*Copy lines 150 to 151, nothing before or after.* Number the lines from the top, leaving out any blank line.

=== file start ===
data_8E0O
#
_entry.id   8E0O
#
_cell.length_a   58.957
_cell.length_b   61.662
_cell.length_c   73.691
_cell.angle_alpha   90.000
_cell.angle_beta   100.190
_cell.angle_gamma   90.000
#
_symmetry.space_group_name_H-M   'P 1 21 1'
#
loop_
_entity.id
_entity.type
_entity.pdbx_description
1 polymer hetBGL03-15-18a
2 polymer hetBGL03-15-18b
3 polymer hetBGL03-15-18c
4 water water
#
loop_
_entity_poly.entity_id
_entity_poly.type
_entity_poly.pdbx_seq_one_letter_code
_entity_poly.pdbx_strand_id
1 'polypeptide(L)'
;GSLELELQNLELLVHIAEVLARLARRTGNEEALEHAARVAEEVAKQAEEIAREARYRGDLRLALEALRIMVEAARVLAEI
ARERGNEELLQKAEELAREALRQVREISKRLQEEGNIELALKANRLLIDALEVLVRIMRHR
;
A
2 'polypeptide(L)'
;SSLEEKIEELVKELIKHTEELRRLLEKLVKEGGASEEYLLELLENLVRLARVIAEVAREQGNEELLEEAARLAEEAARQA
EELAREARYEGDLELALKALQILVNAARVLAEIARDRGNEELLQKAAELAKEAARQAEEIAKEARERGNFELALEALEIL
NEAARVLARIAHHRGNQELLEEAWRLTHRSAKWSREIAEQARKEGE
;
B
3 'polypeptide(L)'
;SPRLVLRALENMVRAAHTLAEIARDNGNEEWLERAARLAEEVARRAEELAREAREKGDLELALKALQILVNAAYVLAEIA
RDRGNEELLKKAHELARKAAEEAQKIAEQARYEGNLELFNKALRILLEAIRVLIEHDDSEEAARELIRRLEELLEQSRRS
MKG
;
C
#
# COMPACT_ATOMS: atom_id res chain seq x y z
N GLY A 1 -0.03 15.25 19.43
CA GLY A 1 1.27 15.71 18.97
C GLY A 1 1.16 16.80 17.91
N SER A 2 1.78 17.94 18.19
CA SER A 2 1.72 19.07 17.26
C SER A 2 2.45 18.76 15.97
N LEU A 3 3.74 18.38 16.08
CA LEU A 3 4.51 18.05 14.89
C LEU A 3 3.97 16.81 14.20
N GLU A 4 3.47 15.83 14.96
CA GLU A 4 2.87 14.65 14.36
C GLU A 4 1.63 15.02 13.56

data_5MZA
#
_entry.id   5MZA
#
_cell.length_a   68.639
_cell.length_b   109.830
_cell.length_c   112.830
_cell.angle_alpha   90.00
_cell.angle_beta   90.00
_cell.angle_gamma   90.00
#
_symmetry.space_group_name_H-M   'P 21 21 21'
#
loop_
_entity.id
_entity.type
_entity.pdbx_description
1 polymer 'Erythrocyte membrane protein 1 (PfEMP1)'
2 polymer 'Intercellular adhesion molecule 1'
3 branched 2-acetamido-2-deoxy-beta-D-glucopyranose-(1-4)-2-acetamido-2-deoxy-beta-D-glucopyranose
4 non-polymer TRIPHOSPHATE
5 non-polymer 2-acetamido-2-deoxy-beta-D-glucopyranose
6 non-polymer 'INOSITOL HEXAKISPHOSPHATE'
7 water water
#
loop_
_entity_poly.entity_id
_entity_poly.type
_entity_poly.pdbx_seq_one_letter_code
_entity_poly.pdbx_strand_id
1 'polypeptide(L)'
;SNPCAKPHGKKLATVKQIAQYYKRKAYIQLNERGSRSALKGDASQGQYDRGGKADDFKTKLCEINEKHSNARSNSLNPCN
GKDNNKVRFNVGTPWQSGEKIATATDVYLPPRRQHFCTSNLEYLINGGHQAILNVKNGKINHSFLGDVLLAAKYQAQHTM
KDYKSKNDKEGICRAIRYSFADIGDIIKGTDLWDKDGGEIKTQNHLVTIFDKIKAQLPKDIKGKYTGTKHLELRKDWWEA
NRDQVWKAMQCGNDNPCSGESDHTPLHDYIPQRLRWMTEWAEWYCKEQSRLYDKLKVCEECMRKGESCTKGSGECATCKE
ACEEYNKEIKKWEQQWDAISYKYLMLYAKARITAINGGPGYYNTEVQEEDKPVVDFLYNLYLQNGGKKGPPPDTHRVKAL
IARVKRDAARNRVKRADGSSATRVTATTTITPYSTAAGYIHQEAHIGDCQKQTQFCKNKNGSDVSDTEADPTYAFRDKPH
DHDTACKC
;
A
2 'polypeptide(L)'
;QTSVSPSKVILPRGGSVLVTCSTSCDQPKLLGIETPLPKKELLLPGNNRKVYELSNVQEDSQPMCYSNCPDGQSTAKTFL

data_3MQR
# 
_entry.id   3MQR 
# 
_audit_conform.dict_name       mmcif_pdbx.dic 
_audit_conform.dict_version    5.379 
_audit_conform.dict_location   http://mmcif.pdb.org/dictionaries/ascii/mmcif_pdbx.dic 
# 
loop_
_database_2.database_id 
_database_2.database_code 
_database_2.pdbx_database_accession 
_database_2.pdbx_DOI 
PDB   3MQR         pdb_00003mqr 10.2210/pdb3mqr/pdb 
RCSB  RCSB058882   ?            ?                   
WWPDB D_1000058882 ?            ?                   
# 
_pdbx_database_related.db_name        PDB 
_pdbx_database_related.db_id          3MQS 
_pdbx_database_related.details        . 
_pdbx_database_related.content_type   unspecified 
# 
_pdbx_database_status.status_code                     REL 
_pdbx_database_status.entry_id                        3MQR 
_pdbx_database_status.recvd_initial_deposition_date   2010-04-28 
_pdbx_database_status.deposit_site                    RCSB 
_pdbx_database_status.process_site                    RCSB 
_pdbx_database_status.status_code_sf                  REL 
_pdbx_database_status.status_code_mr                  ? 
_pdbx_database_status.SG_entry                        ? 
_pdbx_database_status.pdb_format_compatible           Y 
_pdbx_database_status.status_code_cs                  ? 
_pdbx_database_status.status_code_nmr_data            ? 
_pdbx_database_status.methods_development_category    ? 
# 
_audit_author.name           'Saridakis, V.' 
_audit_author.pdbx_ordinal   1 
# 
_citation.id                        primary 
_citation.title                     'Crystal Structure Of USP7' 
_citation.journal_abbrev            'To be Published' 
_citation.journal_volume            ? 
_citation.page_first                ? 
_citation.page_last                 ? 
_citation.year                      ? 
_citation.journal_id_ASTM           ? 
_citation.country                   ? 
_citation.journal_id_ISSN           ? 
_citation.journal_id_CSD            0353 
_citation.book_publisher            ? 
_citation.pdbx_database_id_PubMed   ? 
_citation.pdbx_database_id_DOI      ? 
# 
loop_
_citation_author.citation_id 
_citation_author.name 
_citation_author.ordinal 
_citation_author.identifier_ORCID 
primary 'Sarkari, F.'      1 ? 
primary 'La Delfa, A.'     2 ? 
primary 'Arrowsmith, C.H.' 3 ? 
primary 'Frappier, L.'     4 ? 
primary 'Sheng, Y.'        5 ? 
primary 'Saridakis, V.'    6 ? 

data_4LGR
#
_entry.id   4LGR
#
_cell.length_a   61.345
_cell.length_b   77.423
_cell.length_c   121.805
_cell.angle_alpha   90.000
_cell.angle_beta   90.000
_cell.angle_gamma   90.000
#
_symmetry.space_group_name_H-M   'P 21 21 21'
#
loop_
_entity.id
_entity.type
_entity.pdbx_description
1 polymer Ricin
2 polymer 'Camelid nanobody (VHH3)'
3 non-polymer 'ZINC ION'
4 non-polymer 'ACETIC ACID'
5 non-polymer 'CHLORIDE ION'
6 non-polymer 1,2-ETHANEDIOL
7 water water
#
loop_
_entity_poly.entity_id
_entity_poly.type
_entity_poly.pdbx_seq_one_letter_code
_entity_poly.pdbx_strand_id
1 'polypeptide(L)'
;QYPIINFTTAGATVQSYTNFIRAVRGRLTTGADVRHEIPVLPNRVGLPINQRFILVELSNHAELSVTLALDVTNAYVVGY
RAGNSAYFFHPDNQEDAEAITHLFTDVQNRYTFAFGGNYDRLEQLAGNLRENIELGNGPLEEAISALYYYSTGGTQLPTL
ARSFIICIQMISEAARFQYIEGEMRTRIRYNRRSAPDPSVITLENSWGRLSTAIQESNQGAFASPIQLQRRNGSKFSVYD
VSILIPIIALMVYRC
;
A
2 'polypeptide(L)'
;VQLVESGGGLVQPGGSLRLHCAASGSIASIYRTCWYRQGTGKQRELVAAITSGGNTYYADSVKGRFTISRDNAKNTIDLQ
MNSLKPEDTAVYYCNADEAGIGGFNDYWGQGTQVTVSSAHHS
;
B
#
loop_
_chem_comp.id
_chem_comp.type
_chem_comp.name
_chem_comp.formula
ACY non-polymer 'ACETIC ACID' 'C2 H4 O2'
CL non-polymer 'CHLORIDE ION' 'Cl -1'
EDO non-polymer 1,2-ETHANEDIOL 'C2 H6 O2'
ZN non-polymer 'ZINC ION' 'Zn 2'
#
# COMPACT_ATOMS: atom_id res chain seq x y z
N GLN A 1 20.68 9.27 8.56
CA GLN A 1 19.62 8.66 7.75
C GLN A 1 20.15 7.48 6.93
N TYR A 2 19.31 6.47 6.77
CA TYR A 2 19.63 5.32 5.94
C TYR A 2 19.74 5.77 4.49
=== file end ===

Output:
_citation.book_publisher            ? 
_citation.pdbx_database_id_PubMed   ? 